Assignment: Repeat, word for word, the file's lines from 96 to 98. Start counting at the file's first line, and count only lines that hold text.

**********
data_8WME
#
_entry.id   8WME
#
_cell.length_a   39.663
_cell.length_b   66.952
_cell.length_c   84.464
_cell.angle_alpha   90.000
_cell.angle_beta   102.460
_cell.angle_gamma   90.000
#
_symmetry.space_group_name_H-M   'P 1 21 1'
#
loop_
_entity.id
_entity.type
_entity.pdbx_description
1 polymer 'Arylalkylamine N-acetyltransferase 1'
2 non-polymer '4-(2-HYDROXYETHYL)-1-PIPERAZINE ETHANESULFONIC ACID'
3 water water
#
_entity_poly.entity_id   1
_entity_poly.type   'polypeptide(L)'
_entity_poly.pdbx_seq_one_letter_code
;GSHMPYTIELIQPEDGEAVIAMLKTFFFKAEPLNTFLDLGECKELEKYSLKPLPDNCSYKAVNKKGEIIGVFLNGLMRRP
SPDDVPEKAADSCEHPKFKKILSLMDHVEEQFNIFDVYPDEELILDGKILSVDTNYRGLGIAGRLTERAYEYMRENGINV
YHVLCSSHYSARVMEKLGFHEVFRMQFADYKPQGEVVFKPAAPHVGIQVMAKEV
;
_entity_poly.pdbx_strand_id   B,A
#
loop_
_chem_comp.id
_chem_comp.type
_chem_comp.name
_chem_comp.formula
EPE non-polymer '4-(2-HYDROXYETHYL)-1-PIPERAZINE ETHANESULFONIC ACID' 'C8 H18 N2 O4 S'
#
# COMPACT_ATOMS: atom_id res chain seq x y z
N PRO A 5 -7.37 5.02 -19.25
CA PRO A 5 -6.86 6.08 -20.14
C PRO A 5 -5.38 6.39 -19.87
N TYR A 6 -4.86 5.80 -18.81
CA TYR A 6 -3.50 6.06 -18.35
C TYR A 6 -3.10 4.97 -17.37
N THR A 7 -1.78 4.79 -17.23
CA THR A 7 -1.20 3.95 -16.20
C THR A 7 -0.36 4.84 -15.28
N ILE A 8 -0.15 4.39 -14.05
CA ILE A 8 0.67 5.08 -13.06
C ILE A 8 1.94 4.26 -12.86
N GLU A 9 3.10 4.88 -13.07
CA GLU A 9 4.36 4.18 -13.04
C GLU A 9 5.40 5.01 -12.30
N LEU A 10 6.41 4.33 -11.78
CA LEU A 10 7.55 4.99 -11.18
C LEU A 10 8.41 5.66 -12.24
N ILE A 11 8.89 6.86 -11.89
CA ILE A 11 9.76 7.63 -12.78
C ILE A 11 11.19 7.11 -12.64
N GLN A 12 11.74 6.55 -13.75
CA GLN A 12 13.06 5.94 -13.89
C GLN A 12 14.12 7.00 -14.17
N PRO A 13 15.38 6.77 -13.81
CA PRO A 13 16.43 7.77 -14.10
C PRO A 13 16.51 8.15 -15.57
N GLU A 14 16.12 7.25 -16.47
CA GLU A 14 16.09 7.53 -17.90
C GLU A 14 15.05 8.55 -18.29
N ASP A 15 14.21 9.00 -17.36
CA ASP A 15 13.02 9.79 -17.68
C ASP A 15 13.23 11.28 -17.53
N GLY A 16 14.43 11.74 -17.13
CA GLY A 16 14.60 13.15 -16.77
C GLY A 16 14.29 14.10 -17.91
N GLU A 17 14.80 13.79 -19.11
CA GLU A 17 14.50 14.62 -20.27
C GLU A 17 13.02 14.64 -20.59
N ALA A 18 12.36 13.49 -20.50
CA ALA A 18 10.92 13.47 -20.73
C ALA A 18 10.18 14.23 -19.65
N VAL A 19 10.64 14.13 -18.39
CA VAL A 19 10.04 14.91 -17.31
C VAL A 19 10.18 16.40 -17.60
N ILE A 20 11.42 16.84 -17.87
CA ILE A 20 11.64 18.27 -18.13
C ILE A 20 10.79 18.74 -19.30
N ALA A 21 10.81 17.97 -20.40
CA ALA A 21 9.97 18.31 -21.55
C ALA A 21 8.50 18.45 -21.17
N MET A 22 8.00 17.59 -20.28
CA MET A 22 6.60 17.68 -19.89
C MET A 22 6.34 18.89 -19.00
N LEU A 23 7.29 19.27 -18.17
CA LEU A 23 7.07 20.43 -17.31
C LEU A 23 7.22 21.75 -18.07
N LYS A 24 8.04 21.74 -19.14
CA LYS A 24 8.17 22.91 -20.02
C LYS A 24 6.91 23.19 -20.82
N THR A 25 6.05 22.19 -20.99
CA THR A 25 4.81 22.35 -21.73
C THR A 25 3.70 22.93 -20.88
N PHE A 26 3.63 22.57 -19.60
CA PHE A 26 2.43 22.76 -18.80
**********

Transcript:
N LYS A 24 8.04 21.74 -19.14
CA LYS A 24 8.17 22.91 -20.02
C LYS A 24 6.91 23.19 -20.82